COUNTY’S STAY-HOME ORDER EXTENDED INDEFINITELY

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By Miriam Raftery

March 29, 2020 (San Diego) – As local COVID-19 cases climb to 488, including seven deaths, the County has extended its existing public health order indefinitely. The order was originally issued only until March 31.

The newest deaths include a man in his 20s who died in Riverside County and a man in his 80s with underlying medical conditions.

 “Just these two deaths reflect the sober reality that we are facing, that COVID-19 can affect individuals of all ages,” said Nick Yphantides, County chief medical officer. Locally, the death rate is 1.4%, or 14 times higher than the death rate from flu.

In just the past 24 hours before yesterday’s press conference, 71 new cases were diagnosed locally.  Most, 57.4%, are in men and nearly 20% required hospitalization, with 8.6% in intensive are.

The public health order will require that non-essential business stay closed including bars, restaurants for dining in services, gyms, fitness centers and more. Schools must also stay homes.

“Please don’t head out if you don’t have to,” county Supervisor Greg Cox said during a press conference yesterday. “Lives truly depend on it.”

San Diego County residents are only allowed to leave home for essential reasons including buying food, picking up medications, caring for a family member or friend in need, and exercising.

Social distancing of six feet from non-household members is required, but because many were not following that order, the county, state and many cities have shut down many public recreational sites. Closures locally include city and state beaches, county recreation centers, playgrounds and some parks, city reservoirs/lakes, Lake Jennings, Santee Lakes, trails to Three Sisters and Cedar Creek falls, and more. Mountain communities that don’t have COVID-19 cases diagnosed have asked visitors to stay away and the Sheriff is turning back vehicles trying to drive to the snow in our local mountains. Exercising in your own community is advised.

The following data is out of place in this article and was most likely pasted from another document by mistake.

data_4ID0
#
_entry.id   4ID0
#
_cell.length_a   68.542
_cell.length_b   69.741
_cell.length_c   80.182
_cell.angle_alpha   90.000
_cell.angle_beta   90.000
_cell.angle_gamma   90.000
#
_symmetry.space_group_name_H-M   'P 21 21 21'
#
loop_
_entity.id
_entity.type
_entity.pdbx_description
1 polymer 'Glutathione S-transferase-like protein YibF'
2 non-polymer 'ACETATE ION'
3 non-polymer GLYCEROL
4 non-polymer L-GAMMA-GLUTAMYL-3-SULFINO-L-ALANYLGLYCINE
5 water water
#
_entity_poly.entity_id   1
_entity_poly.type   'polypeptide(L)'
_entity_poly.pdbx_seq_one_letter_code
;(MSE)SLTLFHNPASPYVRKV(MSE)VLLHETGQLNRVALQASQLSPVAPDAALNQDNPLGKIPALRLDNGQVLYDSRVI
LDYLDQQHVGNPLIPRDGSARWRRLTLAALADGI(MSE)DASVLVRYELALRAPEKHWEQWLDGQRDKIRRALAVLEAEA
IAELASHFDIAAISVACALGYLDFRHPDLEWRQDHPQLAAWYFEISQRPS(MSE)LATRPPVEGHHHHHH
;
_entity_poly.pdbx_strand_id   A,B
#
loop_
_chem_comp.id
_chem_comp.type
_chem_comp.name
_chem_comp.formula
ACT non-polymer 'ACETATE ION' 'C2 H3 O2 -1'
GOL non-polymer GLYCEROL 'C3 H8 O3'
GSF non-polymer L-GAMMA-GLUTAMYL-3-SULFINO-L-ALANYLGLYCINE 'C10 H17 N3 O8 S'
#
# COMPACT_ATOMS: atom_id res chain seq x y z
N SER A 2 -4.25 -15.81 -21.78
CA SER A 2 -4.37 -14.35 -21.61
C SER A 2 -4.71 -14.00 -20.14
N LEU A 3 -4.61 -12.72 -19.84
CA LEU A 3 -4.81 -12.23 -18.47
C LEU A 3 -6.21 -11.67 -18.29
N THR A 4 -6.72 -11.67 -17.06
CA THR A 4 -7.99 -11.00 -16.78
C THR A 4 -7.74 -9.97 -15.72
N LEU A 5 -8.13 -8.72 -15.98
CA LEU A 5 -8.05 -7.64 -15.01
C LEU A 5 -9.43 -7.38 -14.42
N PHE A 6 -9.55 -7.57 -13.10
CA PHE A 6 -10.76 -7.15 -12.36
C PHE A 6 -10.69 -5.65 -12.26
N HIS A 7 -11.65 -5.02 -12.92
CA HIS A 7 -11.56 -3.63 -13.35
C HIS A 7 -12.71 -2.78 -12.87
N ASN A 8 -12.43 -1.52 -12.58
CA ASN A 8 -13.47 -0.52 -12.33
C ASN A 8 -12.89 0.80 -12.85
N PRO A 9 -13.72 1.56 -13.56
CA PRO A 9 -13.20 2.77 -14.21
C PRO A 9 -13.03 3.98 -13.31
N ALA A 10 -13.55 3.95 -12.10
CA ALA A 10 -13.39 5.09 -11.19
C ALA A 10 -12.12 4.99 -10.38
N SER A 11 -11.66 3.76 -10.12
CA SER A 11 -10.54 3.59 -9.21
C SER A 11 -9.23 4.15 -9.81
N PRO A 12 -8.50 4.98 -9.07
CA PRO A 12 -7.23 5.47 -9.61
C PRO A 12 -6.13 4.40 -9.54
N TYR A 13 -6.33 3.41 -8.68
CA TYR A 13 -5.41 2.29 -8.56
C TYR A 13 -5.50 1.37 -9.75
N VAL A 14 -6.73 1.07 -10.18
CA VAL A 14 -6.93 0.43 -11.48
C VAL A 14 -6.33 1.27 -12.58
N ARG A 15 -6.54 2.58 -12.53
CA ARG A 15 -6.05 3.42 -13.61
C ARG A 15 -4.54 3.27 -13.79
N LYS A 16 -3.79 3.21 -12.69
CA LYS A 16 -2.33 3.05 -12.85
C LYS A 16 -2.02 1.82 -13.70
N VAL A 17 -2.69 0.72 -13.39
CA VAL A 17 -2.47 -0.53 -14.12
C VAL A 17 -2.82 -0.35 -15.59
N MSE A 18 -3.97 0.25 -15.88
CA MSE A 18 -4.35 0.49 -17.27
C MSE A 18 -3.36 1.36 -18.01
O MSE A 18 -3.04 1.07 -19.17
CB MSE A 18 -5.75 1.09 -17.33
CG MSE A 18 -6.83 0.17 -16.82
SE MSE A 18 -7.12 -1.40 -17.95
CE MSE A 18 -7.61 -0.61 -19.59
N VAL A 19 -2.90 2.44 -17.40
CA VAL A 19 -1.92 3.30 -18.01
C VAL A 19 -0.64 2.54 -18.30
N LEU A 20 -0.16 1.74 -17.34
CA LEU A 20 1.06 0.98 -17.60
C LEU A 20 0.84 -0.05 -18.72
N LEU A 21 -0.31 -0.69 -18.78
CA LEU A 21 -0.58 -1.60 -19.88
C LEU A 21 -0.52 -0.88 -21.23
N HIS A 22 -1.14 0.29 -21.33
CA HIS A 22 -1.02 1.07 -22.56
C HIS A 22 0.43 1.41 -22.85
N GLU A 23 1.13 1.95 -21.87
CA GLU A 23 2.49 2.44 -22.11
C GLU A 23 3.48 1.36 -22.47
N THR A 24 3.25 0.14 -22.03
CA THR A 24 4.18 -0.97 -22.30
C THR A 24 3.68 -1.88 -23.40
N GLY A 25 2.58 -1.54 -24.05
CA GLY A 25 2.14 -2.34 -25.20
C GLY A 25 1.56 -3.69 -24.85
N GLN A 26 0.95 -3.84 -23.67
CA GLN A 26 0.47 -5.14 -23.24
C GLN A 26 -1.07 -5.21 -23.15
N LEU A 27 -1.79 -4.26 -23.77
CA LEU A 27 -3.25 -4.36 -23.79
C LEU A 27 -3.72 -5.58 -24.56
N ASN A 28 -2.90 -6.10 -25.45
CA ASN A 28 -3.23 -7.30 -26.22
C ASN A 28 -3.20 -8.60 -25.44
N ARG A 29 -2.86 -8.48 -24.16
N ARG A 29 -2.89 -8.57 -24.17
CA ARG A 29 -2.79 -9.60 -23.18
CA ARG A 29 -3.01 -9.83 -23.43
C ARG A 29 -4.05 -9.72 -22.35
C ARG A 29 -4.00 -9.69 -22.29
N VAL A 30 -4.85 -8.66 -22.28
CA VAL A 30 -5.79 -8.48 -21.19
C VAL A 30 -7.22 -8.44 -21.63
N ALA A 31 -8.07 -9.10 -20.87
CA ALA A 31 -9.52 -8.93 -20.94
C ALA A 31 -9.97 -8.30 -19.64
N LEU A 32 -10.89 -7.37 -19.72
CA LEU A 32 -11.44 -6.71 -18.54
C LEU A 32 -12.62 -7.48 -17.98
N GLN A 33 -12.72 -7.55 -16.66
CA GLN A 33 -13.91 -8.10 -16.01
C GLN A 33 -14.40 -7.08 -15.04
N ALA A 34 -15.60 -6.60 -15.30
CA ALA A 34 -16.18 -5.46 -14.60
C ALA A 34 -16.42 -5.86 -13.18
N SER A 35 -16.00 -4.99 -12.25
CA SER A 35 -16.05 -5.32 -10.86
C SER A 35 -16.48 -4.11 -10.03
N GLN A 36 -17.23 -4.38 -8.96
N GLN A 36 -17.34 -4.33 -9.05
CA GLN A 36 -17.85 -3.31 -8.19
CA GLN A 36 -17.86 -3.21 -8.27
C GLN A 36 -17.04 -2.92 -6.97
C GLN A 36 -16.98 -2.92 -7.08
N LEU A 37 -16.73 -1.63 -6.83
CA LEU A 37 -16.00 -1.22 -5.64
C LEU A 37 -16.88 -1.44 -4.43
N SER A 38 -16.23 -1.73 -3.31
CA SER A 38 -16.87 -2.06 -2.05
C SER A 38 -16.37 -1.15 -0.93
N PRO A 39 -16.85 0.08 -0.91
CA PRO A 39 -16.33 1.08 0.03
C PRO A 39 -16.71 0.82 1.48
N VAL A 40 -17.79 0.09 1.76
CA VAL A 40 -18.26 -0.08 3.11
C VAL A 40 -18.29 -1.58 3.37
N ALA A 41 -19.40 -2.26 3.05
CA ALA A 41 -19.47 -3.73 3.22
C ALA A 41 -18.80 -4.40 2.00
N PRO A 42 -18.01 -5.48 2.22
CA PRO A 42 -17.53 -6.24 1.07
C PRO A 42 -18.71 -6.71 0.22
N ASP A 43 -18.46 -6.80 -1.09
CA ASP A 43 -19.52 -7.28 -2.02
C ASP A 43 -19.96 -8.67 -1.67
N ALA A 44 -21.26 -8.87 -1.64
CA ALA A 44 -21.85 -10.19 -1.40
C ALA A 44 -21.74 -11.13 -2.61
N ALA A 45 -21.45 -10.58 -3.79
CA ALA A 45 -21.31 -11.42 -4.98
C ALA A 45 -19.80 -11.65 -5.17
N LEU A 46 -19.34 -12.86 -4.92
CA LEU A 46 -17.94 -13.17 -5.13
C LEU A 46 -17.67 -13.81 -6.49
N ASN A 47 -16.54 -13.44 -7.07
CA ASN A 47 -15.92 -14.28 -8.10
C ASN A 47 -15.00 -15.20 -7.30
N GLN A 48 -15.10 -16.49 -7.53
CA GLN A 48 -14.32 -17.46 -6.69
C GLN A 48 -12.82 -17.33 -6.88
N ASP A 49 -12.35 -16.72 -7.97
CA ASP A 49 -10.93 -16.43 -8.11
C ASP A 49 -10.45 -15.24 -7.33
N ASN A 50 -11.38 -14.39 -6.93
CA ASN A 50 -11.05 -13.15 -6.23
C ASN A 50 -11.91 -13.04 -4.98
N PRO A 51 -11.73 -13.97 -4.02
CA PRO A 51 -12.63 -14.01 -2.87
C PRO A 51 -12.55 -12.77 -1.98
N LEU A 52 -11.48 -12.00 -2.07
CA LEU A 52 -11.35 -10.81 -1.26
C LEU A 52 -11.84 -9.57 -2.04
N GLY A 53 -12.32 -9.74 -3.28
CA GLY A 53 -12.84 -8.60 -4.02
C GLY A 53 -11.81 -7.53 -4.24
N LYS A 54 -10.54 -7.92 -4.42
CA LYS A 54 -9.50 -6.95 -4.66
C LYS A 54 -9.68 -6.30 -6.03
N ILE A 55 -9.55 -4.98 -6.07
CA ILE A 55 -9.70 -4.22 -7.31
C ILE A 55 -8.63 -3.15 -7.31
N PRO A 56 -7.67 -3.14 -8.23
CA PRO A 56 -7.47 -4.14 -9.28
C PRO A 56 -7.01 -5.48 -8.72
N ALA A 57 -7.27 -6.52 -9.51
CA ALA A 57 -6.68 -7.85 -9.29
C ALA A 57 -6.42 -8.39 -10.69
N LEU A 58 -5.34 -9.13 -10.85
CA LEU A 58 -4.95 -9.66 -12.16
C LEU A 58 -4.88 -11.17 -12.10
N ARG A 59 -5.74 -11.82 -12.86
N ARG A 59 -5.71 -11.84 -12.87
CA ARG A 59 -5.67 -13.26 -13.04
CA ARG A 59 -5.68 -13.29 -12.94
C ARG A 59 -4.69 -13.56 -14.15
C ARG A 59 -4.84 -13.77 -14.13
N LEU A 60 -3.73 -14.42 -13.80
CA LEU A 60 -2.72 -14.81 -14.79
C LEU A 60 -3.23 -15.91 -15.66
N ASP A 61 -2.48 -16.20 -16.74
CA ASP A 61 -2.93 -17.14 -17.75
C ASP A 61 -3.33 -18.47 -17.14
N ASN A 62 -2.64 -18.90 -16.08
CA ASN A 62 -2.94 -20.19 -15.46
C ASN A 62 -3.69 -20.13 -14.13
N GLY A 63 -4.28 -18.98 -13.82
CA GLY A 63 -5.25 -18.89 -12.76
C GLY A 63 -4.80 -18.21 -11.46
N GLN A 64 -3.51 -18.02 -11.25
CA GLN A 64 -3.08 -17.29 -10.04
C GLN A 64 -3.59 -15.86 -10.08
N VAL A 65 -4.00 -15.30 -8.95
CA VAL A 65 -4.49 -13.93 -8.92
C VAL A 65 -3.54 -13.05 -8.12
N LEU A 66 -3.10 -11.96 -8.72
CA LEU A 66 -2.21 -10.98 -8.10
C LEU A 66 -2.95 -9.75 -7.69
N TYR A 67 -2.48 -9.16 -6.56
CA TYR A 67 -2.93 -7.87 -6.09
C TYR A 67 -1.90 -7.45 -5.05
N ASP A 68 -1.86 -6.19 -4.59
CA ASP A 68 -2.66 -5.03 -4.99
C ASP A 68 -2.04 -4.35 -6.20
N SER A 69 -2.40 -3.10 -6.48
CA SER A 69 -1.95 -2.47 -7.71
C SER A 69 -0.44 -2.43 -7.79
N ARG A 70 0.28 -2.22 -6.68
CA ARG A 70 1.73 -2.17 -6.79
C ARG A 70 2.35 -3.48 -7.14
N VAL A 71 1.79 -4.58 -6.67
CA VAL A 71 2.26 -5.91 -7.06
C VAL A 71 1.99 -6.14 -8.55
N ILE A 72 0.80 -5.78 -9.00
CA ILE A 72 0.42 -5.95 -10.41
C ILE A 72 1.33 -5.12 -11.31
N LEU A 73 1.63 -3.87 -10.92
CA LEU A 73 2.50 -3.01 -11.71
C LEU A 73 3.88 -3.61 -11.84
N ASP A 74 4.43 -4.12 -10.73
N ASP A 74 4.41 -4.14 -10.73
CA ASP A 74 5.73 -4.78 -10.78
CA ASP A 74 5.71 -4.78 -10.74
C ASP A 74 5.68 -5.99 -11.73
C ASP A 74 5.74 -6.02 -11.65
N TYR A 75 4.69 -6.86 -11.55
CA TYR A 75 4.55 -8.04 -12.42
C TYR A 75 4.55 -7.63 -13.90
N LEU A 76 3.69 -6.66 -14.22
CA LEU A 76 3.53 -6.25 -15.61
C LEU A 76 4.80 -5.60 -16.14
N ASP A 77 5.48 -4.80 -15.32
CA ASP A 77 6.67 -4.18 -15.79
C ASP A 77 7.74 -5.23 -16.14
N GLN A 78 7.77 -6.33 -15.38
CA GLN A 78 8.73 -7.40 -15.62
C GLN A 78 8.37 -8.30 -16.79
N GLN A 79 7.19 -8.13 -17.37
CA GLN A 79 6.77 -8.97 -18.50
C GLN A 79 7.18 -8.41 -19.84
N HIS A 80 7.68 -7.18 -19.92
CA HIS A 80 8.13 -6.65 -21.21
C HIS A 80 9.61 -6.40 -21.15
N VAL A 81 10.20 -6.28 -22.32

Social distancing has been proven to slow the spread of pandemics so that numbers of sick people don’t overwhelm the local health care system and emergency care remains available for non-COVID patients.

The goal is to flatten the curve of COVID-19 and lessen the number of people who contract the virus and need hospitalization. Doing so will give the local health care system time to increase its capacity to care for the expected influx of people who become ill.

Additional Resources

The County’s COVID-19 webpage contains a graph showing new positive cases and total cases reported by date. For more information, visit www.coronavirus-sd.com.

Live Well San Diego has launched Live Well at Home, a collection of free resources aimed at helping San Diegans in maintaining a healthy mind and body while staying indoors. These resources are categorized by age group and topic to match the needs of the community.



 


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